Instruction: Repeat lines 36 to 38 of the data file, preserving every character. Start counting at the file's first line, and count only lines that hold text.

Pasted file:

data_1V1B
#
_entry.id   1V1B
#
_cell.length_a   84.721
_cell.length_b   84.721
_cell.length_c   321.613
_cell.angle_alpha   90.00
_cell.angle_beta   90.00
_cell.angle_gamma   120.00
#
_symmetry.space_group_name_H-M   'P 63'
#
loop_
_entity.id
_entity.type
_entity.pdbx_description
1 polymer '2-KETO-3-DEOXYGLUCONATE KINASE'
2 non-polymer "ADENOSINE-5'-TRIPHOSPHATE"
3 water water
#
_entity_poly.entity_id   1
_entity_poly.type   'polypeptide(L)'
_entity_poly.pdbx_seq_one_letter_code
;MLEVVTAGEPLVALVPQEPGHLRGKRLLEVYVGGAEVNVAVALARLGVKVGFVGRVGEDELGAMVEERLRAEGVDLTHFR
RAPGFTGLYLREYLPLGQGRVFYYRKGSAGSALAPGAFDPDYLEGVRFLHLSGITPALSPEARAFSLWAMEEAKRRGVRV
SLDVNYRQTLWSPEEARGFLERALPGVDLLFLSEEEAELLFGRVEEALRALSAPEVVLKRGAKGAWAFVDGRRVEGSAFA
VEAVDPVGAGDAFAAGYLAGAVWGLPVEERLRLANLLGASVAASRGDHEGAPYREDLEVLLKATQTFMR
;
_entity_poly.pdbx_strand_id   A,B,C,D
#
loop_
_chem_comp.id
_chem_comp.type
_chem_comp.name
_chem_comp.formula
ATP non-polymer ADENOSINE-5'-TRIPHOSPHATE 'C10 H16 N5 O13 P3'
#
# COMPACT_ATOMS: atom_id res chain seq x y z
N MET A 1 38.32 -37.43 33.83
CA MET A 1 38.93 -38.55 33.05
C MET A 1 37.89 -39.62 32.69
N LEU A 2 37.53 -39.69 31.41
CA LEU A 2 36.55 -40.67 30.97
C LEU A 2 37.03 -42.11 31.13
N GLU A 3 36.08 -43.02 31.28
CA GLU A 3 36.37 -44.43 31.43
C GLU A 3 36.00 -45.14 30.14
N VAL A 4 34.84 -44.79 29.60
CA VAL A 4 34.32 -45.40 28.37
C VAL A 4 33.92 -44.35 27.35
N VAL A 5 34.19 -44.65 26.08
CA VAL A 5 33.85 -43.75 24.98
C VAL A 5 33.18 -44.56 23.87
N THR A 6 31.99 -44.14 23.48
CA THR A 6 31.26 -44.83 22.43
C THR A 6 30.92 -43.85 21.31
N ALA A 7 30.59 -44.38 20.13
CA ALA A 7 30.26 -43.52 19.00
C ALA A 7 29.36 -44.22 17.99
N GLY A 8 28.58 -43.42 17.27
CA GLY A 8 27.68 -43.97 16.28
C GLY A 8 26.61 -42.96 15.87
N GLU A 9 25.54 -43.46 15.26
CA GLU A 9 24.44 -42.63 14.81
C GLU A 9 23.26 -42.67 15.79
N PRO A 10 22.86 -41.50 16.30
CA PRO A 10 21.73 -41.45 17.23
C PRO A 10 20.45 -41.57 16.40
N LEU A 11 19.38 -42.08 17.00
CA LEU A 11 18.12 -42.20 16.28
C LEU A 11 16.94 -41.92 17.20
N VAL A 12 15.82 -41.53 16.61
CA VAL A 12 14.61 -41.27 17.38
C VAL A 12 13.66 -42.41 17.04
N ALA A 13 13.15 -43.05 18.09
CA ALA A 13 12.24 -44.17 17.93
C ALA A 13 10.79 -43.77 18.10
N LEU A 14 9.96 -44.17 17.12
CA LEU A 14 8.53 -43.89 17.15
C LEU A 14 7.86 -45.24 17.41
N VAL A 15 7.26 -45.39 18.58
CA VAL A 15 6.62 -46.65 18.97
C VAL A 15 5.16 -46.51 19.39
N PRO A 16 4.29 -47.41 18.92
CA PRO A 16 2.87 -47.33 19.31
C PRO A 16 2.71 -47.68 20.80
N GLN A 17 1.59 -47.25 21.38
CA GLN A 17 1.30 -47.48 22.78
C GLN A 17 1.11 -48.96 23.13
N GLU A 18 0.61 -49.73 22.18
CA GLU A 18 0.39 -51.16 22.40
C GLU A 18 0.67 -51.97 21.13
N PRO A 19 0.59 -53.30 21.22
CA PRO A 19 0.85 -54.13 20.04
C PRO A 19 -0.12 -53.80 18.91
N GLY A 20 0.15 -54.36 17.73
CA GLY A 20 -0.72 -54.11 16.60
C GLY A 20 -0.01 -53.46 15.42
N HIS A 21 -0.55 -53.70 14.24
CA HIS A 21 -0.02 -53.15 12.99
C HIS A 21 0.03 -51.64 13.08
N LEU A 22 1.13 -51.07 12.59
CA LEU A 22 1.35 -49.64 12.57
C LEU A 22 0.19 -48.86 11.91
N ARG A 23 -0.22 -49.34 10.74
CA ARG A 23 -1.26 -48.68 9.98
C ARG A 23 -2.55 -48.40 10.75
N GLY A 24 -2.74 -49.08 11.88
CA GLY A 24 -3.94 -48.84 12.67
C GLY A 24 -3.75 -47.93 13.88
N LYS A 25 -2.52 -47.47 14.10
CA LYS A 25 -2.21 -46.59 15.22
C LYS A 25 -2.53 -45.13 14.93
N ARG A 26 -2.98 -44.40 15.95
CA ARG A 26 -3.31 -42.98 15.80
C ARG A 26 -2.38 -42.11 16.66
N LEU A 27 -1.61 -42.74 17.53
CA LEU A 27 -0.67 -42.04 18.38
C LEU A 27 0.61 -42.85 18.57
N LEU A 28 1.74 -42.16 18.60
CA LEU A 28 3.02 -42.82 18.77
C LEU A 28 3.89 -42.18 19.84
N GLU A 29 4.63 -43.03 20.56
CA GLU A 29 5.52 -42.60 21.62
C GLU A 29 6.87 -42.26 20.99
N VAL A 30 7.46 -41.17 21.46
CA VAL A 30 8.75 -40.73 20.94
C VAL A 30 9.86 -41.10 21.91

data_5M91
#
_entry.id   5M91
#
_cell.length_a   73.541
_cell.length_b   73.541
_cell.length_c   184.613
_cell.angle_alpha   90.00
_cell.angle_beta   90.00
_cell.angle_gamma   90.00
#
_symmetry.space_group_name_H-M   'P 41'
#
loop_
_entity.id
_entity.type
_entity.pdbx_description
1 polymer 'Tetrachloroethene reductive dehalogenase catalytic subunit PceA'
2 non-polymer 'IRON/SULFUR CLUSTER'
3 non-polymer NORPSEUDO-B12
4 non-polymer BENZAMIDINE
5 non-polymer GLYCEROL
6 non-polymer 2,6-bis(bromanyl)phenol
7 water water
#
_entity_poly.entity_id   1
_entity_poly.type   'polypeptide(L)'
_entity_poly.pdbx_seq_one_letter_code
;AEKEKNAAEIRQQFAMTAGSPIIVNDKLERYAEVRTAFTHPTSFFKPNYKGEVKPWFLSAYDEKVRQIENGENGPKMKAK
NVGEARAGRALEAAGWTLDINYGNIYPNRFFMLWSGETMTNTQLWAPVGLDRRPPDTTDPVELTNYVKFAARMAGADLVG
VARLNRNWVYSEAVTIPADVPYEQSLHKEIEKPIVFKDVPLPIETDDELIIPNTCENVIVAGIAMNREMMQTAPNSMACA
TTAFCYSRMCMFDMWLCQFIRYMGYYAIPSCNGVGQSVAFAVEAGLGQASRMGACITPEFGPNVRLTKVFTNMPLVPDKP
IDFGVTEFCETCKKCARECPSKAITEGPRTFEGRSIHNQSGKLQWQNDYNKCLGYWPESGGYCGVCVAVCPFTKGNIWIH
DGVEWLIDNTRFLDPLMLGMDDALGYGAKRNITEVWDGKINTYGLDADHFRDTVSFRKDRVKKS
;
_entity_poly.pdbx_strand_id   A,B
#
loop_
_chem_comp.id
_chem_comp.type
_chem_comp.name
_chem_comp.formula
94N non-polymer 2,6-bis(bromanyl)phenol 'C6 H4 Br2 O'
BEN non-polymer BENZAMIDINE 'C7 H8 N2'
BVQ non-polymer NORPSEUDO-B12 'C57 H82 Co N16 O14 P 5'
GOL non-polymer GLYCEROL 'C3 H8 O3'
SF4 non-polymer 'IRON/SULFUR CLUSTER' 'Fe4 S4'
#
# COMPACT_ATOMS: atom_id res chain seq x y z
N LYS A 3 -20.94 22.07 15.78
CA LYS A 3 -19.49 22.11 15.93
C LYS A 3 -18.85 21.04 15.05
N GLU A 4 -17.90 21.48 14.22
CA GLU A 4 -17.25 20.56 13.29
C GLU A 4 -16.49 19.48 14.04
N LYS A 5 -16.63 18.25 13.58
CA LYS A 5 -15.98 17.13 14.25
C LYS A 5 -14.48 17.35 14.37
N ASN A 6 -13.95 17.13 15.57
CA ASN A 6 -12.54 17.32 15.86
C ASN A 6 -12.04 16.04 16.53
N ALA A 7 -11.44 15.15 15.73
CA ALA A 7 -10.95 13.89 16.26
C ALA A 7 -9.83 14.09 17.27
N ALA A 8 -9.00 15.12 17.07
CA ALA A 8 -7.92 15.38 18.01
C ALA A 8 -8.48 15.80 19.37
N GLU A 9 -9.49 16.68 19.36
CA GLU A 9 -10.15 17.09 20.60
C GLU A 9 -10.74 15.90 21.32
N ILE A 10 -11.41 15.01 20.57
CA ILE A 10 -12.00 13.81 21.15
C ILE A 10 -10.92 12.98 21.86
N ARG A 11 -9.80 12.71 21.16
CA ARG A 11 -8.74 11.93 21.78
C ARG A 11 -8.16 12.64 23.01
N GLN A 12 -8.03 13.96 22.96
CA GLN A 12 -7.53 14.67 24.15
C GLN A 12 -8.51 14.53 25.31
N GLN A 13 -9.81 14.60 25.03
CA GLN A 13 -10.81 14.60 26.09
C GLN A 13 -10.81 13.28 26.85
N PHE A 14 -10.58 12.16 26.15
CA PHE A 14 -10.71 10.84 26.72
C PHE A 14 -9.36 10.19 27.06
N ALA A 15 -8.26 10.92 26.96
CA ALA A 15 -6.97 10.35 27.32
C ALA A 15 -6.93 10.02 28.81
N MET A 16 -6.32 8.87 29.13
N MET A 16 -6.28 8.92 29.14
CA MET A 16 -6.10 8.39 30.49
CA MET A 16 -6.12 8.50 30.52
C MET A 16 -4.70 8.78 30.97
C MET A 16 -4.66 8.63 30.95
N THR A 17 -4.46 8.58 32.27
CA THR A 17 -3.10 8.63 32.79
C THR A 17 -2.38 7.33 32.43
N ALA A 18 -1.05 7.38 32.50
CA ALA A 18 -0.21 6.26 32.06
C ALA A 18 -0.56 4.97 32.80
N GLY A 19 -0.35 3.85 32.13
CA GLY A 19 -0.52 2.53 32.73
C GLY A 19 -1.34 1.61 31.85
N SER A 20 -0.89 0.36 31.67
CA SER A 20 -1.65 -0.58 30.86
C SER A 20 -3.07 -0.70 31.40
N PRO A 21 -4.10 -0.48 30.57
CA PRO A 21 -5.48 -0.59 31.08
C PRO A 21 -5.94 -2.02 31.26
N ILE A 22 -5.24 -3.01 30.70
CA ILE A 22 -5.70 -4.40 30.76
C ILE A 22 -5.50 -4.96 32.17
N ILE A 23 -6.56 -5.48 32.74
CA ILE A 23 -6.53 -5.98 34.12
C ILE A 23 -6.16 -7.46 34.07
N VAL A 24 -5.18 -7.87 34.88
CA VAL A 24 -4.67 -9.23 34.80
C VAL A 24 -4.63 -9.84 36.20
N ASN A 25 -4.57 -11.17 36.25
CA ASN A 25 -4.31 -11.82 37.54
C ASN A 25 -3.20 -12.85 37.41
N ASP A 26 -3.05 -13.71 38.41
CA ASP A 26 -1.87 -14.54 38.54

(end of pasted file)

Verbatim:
_chem_comp.formula
ATP non-polymer ADENOSINE-5'-TRIPHOSPHATE 'C10 H16 N5 O13 P3'
#